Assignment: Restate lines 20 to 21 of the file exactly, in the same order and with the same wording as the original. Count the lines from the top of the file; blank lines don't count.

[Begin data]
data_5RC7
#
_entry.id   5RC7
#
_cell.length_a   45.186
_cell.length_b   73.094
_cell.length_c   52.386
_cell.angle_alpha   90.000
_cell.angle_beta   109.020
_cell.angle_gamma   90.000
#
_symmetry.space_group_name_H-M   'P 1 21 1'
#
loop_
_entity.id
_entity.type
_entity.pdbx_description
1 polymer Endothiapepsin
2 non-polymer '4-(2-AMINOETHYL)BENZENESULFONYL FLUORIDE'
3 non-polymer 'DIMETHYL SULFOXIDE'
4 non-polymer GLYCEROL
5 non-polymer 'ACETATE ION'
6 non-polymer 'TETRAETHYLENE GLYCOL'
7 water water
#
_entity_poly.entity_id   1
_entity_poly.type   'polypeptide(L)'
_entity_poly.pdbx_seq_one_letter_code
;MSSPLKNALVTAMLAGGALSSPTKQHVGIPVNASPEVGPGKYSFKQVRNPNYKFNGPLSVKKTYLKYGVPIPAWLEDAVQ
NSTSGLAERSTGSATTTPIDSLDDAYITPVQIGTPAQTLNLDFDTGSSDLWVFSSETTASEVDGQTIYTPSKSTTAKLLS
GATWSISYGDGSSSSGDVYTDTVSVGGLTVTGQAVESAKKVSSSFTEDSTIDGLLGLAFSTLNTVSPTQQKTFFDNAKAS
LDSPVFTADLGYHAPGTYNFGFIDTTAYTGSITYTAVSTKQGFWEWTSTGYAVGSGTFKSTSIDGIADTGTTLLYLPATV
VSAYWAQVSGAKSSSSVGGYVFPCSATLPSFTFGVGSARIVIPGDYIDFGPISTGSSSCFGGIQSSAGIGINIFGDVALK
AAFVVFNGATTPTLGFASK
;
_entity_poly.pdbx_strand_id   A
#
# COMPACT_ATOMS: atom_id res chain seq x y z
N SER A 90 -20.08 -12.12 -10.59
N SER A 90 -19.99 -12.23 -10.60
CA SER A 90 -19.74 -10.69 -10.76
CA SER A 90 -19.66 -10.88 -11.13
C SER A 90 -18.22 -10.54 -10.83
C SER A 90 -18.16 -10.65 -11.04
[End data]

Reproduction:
3 non-polymer 'DIMETHYL SULFOXIDE'
4 non-polymer GLYCEROL